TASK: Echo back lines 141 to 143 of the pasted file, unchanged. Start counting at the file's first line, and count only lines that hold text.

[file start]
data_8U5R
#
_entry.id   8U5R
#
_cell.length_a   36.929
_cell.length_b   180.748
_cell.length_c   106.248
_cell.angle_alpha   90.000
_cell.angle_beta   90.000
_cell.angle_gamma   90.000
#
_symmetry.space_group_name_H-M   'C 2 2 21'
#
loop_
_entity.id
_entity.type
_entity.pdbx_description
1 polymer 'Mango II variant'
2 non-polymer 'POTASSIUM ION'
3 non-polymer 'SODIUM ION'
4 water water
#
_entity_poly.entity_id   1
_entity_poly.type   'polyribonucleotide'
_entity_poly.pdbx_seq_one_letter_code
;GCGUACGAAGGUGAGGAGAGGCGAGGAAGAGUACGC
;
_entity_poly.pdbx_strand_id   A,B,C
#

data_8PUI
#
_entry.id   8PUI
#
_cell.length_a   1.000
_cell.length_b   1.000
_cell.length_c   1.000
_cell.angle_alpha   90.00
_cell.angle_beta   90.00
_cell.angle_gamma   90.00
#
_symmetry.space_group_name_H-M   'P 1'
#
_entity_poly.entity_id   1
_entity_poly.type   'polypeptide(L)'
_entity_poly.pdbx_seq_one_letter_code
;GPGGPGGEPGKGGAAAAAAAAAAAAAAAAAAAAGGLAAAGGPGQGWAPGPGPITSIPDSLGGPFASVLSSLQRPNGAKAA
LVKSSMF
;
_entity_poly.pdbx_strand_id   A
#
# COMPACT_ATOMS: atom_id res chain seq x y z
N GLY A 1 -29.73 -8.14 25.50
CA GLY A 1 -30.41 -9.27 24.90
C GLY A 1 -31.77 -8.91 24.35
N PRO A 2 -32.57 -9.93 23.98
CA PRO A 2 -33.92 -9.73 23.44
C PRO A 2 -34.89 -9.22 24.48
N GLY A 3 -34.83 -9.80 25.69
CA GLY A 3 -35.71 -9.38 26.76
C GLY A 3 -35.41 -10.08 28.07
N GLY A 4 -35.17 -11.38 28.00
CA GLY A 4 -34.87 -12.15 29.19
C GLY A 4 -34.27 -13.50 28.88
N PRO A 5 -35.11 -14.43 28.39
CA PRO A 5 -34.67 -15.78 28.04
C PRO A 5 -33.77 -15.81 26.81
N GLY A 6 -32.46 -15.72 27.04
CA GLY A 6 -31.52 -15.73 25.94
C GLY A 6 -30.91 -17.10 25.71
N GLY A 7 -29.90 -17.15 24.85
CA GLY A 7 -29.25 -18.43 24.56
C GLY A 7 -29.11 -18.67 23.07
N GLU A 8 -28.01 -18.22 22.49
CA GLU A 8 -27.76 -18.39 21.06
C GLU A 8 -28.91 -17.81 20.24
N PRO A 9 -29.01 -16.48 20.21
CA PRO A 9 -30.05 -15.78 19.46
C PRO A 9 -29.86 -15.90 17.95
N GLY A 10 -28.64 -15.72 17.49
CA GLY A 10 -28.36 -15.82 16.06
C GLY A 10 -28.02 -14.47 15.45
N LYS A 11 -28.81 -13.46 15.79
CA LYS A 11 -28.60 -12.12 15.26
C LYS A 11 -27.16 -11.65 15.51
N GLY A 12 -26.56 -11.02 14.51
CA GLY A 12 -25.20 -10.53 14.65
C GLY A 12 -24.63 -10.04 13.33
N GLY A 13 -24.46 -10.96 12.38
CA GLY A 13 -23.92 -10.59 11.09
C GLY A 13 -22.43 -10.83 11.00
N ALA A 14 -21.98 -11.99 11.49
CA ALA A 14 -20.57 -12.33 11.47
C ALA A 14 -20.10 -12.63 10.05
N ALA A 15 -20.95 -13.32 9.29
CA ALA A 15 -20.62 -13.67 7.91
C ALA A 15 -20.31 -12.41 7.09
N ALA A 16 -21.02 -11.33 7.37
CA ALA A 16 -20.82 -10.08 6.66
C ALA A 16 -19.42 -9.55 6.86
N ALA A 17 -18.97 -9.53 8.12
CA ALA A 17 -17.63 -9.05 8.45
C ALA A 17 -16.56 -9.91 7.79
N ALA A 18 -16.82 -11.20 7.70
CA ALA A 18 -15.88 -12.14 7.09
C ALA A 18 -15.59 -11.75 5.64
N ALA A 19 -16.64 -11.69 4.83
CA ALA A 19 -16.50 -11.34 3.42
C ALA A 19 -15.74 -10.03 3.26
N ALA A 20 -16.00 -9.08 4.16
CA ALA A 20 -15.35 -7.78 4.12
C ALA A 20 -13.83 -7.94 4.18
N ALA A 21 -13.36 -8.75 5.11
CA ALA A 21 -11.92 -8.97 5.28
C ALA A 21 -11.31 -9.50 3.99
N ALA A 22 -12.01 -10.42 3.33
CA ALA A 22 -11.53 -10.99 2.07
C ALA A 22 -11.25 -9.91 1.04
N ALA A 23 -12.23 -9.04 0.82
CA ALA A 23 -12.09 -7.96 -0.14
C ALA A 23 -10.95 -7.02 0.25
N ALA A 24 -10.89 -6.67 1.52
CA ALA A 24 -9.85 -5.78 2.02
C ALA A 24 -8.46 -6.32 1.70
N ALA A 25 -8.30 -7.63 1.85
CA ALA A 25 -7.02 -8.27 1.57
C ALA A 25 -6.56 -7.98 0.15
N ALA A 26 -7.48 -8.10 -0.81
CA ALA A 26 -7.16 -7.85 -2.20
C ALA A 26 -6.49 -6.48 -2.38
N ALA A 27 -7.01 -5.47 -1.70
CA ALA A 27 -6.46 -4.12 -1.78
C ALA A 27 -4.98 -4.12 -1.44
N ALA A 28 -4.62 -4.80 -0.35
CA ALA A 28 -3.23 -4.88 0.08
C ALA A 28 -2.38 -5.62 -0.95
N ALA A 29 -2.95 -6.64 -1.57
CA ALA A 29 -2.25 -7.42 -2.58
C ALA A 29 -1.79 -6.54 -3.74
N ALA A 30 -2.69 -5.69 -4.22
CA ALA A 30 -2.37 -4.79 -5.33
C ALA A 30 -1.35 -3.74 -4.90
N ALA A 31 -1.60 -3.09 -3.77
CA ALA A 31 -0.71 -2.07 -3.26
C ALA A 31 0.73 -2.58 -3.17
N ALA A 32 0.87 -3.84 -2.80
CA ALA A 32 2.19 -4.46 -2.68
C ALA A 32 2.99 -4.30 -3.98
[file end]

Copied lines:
C ALA A 30 -1.35 -3.74 -4.90
N ALA A 31 -1.60 -3.09 -3.77
CA ALA A 31 -0.71 -2.07 -3.26